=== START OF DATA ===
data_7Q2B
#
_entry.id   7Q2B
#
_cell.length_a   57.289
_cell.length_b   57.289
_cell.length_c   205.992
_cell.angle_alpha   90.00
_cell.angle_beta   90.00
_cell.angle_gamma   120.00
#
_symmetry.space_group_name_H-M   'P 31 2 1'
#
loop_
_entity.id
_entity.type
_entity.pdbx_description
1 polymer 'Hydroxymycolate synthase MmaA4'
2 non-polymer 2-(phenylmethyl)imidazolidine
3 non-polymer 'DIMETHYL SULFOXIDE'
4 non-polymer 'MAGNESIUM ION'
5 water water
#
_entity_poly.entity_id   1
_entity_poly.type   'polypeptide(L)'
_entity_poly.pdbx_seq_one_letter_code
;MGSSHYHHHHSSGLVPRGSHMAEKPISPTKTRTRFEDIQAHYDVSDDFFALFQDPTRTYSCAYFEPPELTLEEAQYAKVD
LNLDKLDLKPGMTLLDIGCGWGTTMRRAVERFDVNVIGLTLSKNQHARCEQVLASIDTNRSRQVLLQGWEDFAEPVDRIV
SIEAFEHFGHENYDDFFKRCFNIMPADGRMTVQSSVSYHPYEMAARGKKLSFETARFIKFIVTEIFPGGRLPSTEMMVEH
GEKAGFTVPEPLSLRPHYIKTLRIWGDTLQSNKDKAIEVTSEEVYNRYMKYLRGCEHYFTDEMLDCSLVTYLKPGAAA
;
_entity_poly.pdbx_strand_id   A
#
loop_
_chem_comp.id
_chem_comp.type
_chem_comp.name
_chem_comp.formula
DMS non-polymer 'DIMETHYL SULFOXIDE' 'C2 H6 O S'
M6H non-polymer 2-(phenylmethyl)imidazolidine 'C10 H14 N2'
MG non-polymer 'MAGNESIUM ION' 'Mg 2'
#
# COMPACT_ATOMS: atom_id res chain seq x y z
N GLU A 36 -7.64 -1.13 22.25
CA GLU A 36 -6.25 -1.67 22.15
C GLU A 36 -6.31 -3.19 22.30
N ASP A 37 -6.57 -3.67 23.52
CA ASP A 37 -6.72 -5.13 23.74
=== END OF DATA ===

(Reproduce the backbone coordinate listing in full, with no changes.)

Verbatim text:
data_7Q2B
#
_entry.id   7Q2B
#
_cell.length_a   57.289
_cell.length_b   57.289
_cell.length_c   205.992
_cell.angle_alpha   90.00
_cell.angle_beta   90.00
_cell.angle_gamma   120.00
#
_symmetry.space_group_name_H-M   'P 31 2 1'
#
loop_
_entity.id
_entity.type
_entity.pdbx_description
1 polymer 'Hydroxymycolate synthase MmaA4'
2 non-polymer 2-(phenylmethyl)imidazolidine
3 non-polymer 'DIMETHYL SULFOXIDE'
4 non-polymer 'MAGNESIUM ION'
5 water water
#
_entity_poly.entity_id   1
_entity_poly.type   'polypeptide(L)'
_entity_poly.pdbx_seq_one_letter_code
;MGSSHYHHHHSSGLVPRGSHMAEKPISPTKTRTRFEDIQAHYDVSDDFFALFQDPTRTYSCAYFEPPELTLEEAQYAKVD
LNLDKLDLKPGMTLLDIGCGWGTTMRRAVERFDVNVIGLTLSKNQHARCEQVLASIDTNRSRQVLLQGWEDFAEPVDRIV
SIEAFEHFGHENYDDFFKRCFNIMPADGRMTVQSSVSYHPYEMAARGKKLSFETARFIKFIVTEIFPGGRLPSTEMMVEH
GEKAGFTVPEPLSLRPHYIKTLRIWGDTLQSNKDKAIEVTSEEVYNRYMKYLRGCEHYFTDEMLDCSLVTYLKPGAAA
;
_entity_poly.pdbx_strand_id   A
#
loop_
_chem_comp.id
_chem_comp.type
_chem_comp.name
_chem_comp.formula
DMS non-polymer 'DIMETHYL SULFOXIDE' 'C2 H6 O S'
M6H non-polymer 2-(phenylmethyl)imidazolidine 'C10 H14 N2'
MG non-polymer 'MAGNESIUM ION' 'Mg 2'
#
# COMPACT_ATOMS: atom_id res chain seq x y z
N GLU A 36 -7.64 -1.13 22.25
CA GLU A 36 -6.25 -1.67 22.15
C GLU A 36 -6.31 -3.19 22.30
N ASP A 37 -6.57 -3.67 23.52
CA ASP A 37 -6.72 -5.13 23.74